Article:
The Grace of an Elf

//The Grace of an Elf

The doom of the elves is to be immortal, to love the beauty of the world, to bring it to full flower with their gifts of delicacy and perfection, to last while it lasts, never leaving it even when ‘slain’, but returning – and yet, when the Followers come, to teach them, and make their way for them, to ‘fade’ as the Followers grow and absorb the life from which both proceed. The Doom (or the Gift) of Men is mortality, freedom from the circles of the world.

At the dawn of the First Age of Middle Earth, as the stars of Varda blinked into existence and turned a night sky into twilight, the first elves awoke on the shores of Cuivienen. With eyes full of wonder and life they began to create an existence that would last millennia. In those early years they developed languages, songs, and poetry. Their growth was exponential, even more so after being taken into the west by the Valar. Blessed with immortality the years passed as days while they grew in knowledge and power. There was no limit to the pinnacles of glory which they could achieve as all it took was time. Time to learn, time to forge and re-forge until all was created just right. All they knew was blessed with time immeasurable, but that was changing. Across the sea from Valinor, to the east of Beleriand, in the land of Hildorien the race of Men appeared. Young and proud, this race was a mystery that the elves looked upon in wonder. Their lives burned bright and fast, and at first the elves pitied them for their brief time in Arda, yet as the ages passed they came to envy them for the gift of death.

Why would one with immortality wish for death? It seems a perplexing answer when first considered from the perspective of the mortal mind. We are told that the only commodity with limited availability is time. We can always get more money or resources, but time is finite. We cannot obtain more of it so we must rush to accomplish all we want within this limited lifetime we are blessed with. To the Elves the men always appeared impatient and headstrong, but that was only because they were driven by the deadline of death. In contrast the elves always appeared indecisive and aloof, yet this was due to their immortal view of the world. While both races envied the gifts of the other, each was left to live their respective lives.

To be successful in our lives we need to be able to take both the mortal and the elvish perspectives. Our time is limited so we cannot procrastinate yet this present moment is all we have because time is eternal. In the scope of an eternal elf life, yesterday, tomorrow, a century from now doesn’t matter. What is real is right now. The past has taught that no matter what decision is made there will be both good and bad in the future. Spending time in the present being overly anxious about the choice does not change the outcome it only disrupts the present.

‘And it is also said,’ answered Frodo: ‘Go not to the Elves for counsel for they will answer both no and yes.’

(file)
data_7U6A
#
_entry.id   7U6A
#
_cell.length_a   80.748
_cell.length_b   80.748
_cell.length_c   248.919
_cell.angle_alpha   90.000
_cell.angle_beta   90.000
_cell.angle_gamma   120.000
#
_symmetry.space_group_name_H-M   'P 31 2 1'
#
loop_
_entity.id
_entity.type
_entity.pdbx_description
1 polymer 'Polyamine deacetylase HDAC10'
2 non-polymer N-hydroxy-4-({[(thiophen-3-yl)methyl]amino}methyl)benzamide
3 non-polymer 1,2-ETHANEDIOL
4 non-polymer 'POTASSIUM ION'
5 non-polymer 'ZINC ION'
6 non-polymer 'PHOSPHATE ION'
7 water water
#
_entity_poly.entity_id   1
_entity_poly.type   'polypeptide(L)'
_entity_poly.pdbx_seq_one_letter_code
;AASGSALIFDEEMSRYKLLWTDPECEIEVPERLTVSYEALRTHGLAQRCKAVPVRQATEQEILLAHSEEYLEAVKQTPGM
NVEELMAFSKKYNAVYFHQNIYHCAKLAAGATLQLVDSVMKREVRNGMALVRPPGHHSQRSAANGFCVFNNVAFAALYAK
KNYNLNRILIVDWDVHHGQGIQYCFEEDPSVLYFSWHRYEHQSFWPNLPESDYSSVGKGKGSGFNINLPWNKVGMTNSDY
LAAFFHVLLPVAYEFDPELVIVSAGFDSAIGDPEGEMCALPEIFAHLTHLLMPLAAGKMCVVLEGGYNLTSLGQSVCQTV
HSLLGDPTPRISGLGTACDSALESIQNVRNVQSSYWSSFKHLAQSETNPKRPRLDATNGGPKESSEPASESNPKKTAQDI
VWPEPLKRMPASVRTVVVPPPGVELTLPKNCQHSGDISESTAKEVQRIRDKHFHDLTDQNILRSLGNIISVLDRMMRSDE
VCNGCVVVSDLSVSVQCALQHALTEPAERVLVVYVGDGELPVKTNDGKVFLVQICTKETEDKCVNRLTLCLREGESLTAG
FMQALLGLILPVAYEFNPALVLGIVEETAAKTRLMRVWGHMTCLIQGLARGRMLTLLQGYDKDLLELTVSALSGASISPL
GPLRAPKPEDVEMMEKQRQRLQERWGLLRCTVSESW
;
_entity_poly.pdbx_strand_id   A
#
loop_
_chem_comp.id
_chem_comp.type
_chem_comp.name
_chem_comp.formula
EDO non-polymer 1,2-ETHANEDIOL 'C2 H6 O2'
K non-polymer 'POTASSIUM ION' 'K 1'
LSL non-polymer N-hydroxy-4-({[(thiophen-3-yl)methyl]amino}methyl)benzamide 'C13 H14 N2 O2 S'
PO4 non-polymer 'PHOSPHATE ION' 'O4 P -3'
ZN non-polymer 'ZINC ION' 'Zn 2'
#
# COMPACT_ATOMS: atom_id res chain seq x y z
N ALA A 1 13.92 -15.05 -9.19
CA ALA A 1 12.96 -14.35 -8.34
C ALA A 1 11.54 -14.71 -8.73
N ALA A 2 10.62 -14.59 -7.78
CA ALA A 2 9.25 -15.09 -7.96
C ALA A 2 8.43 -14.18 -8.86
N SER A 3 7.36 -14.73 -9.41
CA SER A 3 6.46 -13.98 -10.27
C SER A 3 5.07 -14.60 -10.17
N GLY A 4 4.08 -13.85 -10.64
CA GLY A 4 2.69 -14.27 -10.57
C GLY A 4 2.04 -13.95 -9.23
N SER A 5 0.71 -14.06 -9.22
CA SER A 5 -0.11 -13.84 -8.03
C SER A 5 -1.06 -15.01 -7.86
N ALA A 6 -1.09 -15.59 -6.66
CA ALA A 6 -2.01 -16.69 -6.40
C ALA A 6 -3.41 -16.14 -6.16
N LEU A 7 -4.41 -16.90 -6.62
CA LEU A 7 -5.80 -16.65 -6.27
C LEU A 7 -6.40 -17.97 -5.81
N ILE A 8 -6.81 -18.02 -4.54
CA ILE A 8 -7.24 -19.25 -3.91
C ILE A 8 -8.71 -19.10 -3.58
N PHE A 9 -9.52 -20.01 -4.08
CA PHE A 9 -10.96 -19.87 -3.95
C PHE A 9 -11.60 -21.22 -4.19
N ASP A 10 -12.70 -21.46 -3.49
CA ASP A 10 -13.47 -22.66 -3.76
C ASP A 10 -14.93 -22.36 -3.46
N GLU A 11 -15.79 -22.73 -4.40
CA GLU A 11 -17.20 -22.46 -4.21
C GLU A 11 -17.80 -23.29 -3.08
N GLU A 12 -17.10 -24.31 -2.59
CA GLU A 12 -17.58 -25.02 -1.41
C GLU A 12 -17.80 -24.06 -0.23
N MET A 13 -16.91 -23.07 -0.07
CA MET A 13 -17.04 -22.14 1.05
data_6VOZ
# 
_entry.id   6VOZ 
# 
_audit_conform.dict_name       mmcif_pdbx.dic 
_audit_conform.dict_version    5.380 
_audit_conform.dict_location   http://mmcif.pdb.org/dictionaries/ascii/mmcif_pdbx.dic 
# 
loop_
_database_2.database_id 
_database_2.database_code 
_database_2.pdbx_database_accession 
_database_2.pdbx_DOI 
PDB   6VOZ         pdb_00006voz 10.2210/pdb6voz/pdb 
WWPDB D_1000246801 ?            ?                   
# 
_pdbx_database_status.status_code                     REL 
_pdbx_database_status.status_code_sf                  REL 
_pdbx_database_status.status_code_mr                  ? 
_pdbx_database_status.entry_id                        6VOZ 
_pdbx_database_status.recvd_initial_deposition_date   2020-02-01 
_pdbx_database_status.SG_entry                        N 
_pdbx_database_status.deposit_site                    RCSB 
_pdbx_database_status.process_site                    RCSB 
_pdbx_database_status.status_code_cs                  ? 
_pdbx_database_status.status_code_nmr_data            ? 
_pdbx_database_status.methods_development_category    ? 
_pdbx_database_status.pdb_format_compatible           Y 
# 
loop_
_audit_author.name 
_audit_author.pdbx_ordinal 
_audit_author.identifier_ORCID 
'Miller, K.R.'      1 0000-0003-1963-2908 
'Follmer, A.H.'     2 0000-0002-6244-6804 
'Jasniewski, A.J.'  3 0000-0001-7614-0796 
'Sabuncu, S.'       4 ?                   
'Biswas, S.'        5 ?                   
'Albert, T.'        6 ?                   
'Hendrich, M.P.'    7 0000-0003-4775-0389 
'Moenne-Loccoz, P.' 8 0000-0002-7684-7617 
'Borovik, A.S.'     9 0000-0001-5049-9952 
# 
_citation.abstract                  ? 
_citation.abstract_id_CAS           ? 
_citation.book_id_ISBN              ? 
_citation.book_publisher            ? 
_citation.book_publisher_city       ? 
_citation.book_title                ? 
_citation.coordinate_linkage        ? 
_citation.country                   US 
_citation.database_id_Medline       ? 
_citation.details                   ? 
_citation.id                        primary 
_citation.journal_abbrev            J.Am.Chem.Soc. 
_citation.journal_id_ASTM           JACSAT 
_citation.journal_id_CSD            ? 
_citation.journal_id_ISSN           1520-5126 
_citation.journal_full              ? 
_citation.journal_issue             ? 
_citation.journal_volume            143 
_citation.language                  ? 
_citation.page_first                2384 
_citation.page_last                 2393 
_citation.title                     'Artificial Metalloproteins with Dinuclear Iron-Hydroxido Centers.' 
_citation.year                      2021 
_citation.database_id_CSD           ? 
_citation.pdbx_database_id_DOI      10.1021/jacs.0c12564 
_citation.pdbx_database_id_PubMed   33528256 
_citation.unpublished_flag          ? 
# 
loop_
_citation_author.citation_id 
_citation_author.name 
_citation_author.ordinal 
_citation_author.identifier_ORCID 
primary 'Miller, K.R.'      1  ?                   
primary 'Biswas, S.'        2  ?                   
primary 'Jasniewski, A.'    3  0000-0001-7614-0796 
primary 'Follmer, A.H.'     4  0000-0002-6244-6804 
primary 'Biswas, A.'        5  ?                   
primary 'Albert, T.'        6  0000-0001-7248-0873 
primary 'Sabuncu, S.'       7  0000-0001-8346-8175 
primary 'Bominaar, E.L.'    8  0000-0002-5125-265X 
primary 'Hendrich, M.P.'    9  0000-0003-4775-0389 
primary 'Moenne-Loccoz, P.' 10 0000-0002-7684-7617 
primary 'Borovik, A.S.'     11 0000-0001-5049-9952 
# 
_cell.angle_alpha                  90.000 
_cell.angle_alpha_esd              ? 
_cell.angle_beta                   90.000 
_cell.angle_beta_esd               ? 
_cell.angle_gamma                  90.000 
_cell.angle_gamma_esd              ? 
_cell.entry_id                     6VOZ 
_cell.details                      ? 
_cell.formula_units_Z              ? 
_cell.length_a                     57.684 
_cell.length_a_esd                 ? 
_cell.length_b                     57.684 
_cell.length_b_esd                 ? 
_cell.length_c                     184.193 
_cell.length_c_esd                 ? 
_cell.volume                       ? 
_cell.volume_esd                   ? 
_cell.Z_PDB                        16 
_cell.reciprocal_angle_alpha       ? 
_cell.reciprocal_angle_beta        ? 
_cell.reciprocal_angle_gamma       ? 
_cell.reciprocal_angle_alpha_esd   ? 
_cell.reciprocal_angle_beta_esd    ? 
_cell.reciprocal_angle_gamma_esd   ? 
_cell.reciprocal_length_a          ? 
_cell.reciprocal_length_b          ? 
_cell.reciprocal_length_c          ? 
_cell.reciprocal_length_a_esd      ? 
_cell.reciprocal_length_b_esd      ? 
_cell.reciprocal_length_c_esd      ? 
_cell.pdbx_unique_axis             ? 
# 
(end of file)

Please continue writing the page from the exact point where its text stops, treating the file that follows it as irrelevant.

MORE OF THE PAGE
The elves have learned over the centuries that there will be joy and sadness in all things, some may be planned for and some may be unexpected. There is no choice that is right or wrong, there are only choices. In their youth they sought outcomes, in their present they have gratitude. Gratitude for the beauty of life and for the world they know even though their own role is fading. Presence allows them to appreciate the moment while not trying to control it. Perhaps the greatest grace of the elves is not in their agility or craftsmanship but in their acceptance of what is. They do not waste energy denying possibilities or wondering what could have been done differently, rather they accept the situation and act accordingly. Paths may vary but the end is the same.

As the years of Middle Earth passed the relationship between elves and men waxed and waned with the moods of kings and Maia until the end of the third age. After the conclusion of the War of the Ring, the fourth age, the Age of Men, was come. Knowing their time had ended the elves withdrew to Valinor. Abandoning all their ancestral homes and relinquishing any claim to kingdoms they sailed into the West one final time. The wisdom of the ages was revealed in their actions. They did not cling to hope of what once was, nor view their actions with loss and regret, this was just the next step in their journey.

Too often in life we spend our time looking back at past mistakes or wondering about all the what ifs and what could have beens that we forget we are still alive in the present. We are all at a point in time not a destination. Our desire to live in a particular moment of time creates an illusion of control that only sets us up for disappointment. We can only effect our present so we should apply our energy where it serves a purpose. The elves lamented the tragedies of the past but knew they could not go back. They took these past tragedies as lessons for the future not as daily struggles to overcome.

Emotions are linked with past moments not this one. By staying present we do not linger in the old chapters but create new, fresh ones to be experienced. Your experiences are unique to you, your motivations are your own. Each person in this life must walk their own path, may you always walk yours with the grace of an elf.

 

 

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By | 2016-06-29T18:00:29+00:00 June 8th, 2016|Nerdy Wisdom|1 Comment